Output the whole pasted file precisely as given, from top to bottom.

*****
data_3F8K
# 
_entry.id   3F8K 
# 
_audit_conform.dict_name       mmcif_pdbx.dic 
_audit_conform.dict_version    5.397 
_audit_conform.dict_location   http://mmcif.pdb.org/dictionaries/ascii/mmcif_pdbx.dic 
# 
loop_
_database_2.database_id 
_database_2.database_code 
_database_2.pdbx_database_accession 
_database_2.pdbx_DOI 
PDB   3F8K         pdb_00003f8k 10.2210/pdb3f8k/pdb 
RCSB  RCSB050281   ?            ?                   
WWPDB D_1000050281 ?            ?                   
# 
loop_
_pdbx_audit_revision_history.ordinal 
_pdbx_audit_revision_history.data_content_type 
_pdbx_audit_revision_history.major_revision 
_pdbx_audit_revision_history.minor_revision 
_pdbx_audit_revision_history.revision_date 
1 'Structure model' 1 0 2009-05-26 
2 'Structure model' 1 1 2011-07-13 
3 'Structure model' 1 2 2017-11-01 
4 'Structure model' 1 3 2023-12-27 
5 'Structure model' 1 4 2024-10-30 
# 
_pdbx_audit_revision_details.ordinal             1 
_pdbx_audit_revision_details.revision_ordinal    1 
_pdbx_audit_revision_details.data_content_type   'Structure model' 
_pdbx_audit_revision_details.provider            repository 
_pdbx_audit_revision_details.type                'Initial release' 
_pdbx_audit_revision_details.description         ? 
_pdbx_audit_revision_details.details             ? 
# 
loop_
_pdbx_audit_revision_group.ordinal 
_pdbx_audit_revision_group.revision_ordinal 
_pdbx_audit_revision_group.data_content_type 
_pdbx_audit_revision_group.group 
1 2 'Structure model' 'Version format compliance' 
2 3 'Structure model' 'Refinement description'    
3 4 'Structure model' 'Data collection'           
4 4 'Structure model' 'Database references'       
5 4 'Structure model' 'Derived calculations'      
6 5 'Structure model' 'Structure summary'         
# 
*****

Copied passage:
data_3F8K
# 
_entry.id   3F8K 
# 
_audit_conform.dict_name       mmcif_pdbx.dic 
_audit_conform.dict_version    5.397 
_audit_conform.dict_location   http://mmcif.pdb.org/dictionaries/ascii/mmcif_pdbx.dic 
# 
loop_
_database_2.database_id 
_database_2.database_code 
_database_2.pdbx_database_accession 
_database_2.pdbx_DOI 
PDB   3F8K         pdb_00003f8k 10.2210/pdb3f8k/pdb 
RCSB  RCSB050281   ?            ?                   
WWPDB D_1000050281 ?            ?                   
# 
loop_
_pdbx_audit_revision_history.ordinal 
_pdbx_audit_revision_history.data_content_type 
_pdbx_audit_revision_history.major_revision 
_pdbx_audit_revision_history.minor_revision 
_pdbx_audit_revision_history.revision_date 
1 'Structure model' 1 0 2009-05-26 
2 'Structure model' 1 1 2011-07-13 
3 'Structure model' 1 2 2017-11-01 
4 'Structure model' 1 3 2023-12-27 
5 'Structure model' 1 4 2024-10-30 
# 
_pdbx_audit_revision_details.ordinal             1 
_pdbx_audit_revision_details.revision_ordinal    1 
_pdbx_audit_revision_details.data_content_type   'Structure model' 
_pdbx_audit_revision_details.provider            repository 
_pdbx_audit_revision_details.type                'Initial release' 
_pdbx_audit_revision_details.description         ? 
_pdbx_audit_revision_details.details             ? 
# 
loop_
_pdbx_audit_revision_group.ordinal 
_pdbx_audit_revision_group.revision_ordinal 
_pdbx_audit_revision_group.data_content_type 
_pdbx_audit_revision_group.group 
1 2 'Structure model' 'Version format compliance' 
2 3 'Structure model' 'Refinement description'    
3 4 'Structure model' 'Data collection'           
4 4 'Structure model' 'Database references'       
5 4 'Structure model' 'Derived calculations'      
6 5 'Structure model' 'Structure summary'         
# 